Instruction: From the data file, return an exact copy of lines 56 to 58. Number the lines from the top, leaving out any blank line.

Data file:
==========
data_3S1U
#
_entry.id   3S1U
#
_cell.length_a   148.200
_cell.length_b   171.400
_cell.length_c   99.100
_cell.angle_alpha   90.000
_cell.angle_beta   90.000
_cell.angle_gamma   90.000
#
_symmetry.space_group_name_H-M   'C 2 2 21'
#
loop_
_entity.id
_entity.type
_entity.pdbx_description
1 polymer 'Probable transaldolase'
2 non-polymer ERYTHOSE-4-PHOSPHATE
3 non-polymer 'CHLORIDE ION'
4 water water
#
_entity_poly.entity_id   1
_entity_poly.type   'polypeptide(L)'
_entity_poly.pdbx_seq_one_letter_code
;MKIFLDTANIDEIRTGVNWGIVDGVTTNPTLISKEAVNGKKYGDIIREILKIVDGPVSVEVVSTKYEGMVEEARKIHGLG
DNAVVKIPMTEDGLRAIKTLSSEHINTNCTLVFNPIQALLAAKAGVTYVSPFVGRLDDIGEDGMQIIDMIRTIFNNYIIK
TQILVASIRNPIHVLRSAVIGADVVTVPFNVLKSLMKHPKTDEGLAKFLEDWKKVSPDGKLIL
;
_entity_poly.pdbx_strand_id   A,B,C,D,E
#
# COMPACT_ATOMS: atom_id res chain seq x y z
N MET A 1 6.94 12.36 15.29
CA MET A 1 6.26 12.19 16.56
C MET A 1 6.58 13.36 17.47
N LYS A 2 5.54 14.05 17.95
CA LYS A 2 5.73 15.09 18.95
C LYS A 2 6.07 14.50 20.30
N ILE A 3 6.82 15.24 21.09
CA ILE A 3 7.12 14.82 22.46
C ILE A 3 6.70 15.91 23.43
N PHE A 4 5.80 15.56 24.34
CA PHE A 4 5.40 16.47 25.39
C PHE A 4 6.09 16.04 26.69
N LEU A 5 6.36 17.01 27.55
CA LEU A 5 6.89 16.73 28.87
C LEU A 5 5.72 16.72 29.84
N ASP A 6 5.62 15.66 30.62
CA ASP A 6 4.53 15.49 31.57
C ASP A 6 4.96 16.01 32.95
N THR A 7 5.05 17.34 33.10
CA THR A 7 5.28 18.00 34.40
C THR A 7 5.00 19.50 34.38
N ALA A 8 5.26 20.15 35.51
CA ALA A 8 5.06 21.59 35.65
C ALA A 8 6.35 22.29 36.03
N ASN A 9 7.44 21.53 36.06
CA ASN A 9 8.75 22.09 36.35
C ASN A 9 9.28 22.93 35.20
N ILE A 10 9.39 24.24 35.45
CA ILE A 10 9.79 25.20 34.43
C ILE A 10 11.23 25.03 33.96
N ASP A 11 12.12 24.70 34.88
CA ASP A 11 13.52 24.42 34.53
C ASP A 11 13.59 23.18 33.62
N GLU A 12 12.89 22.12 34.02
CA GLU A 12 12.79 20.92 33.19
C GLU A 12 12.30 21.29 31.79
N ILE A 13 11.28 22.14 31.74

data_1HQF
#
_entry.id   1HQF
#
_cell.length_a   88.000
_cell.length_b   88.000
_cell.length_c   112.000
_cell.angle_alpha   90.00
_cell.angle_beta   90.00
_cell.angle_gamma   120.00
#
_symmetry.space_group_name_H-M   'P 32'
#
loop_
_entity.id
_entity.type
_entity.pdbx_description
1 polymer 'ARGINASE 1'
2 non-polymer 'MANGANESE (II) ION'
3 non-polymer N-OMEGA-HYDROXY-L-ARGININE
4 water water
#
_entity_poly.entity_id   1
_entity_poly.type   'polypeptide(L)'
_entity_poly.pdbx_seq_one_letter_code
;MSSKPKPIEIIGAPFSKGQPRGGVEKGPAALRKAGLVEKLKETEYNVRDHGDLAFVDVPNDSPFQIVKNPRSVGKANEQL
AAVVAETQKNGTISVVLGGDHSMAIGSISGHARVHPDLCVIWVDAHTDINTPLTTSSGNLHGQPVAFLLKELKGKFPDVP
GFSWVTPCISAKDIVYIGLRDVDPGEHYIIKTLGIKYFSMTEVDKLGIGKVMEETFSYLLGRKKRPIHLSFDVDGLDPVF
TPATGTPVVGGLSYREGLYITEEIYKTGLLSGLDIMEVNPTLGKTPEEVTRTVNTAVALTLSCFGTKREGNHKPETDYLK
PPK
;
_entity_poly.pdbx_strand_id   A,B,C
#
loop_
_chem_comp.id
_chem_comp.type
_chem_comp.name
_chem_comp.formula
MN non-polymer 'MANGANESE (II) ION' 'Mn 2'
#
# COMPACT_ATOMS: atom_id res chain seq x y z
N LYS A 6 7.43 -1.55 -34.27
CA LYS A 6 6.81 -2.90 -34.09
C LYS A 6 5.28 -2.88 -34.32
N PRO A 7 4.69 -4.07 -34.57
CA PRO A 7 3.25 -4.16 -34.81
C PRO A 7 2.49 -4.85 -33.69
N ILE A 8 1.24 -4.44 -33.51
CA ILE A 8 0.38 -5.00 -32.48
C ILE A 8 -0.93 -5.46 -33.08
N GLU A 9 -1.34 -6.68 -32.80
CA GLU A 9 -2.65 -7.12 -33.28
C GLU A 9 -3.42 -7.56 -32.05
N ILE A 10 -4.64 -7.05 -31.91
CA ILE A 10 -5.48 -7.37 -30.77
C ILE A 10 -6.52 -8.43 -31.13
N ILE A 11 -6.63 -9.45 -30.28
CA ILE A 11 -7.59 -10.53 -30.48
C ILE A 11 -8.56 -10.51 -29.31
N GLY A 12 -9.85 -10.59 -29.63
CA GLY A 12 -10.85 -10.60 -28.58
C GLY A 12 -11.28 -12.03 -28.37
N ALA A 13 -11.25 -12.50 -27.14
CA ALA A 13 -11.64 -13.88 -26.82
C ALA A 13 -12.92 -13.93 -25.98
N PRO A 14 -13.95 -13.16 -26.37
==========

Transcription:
C ALA A 8 6.35 22.29 36.03
N ASN A 9 7.44 21.53 36.06
CA ASN A 9 8.75 22.09 36.35